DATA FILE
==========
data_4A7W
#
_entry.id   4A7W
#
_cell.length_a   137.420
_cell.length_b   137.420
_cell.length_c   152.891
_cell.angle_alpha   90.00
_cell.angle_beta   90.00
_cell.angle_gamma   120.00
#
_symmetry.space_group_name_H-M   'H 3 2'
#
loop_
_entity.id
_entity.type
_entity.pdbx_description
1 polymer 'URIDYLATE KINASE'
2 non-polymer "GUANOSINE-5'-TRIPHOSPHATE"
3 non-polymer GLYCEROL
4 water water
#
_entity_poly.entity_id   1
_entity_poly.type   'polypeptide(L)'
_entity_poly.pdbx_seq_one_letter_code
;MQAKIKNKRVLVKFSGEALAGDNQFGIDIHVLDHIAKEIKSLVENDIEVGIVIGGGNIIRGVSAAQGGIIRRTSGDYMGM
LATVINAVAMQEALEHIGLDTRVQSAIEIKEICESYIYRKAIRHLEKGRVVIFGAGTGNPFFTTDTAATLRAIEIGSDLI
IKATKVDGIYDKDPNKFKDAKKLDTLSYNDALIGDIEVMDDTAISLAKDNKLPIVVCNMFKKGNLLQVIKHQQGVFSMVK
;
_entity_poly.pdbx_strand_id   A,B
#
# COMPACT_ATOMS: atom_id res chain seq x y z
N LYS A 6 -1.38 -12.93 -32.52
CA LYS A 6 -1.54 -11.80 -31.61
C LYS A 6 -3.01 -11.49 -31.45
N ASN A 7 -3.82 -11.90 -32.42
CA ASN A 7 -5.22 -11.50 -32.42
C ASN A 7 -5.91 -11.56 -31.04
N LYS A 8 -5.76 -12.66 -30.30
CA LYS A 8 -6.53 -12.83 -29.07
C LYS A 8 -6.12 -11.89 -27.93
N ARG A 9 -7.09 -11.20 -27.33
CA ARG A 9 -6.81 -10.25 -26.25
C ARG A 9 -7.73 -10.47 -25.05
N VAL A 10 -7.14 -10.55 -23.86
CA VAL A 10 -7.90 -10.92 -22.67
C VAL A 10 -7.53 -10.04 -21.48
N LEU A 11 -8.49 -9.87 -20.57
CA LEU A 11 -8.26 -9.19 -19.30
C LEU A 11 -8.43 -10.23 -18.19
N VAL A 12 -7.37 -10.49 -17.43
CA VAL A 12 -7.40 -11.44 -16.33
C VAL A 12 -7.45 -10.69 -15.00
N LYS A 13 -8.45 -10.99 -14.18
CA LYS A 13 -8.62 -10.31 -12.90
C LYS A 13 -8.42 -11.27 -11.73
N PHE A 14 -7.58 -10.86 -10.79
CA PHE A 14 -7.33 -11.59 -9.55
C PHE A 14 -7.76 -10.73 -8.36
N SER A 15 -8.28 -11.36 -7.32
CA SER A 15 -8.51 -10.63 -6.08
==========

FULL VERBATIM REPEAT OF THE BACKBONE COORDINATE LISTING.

data_4A7W
#
_entry.id   4A7W
#
_cell.length_a   137.420
_cell.length_b   137.420
_cell.length_c   152.891
_cell.angle_alpha   90.00
_cell.angle_beta   90.00
_cell.angle_gamma   120.00
#
_symmetry.space_group_name_H-M   'H 3 2'
#
loop_
_entity.id
_entity.type
_entity.pdbx_description
1 polymer 'URIDYLATE KINASE'
2 non-polymer "GUANOSINE-5'-TRIPHOSPHATE"
3 non-polymer GLYCEROL
4 water water
#
_entity_poly.entity_id   1
_entity_poly.type   'polypeptide(L)'
_entity_poly.pdbx_seq_one_letter_code
;MQAKIKNKRVLVKFSGEALAGDNQFGIDIHVLDHIAKEIKSLVENDIEVGIVIGGGNIIRGVSAAQGGIIRRTSGDYMGM
LATVINAVAMQEALEHIGLDTRVQSAIEIKEICESYIYRKAIRHLEKGRVVIFGAGTGNPFFTTDTAATLRAIEIGSDLI
IKATKVDGIYDKDPNKFKDAKKLDTLSYNDALIGDIEVMDDTAISLAKDNKLPIVVCNMFKKGNLLQVIKHQQGVFSMVK
;
_entity_poly.pdbx_strand_id   A,B
#
# COMPACT_ATOMS: atom_id res chain seq x y z
N LYS A 6 -1.38 -12.93 -32.52
CA LYS A 6 -1.54 -11.80 -31.61
C LYS A 6 -3.01 -11.49 -31.45
N ASN A 7 -3.82 -11.90 -32.42
CA ASN A 7 -5.22 -11.50 -32.42
C ASN A 7 -5.91 -11.56 -31.04
N LYS A 8 -5.76 -12.66 -30.30
CA LYS A 8 -6.53 -12.83 -29.07
C LYS A 8 -6.12 -11.89 -27.93
N ARG A 9 -7.09 -11.20 -27.33
CA ARG A 9 -6.81 -10.25 -26.25
C ARG A 9 -7.73 -10.47 -25.05
N VAL A 10 -7.14 -10.55 -23.86
CA VAL A 10 -7.90 -10.92 -22.67
C VAL A 10 -7.53 -10.04 -21.48
N LEU A 11 -8.49 -9.87 -20.57
CA LEU A 11 -8.26 -9.19 -19.30
C LEU A 11 -8.43 -10.23 -18.19
N VAL A 12 -7.37 -10.49 -17.43
CA VAL A 12 -7.40 -11.44 -16.33
C VAL A 12 -7.45 -10.69 -15.00
N LYS A 13 -8.45 -10.99 -14.18
CA LYS A 13 -8.62 -10.31 -12.90
C LYS A 13 -8.42 -11.27 -11.73
N PHE A 14 -7.58 -10.86 -10.79
CA PHE A 14 -7.33 -11.59 -9.55
C PHE A 14 -7.76 -10.73 -8.36
N SER A 15 -8.28 -11.36 -7.32
CA SER A 15 -8.51 -10.63 -6.08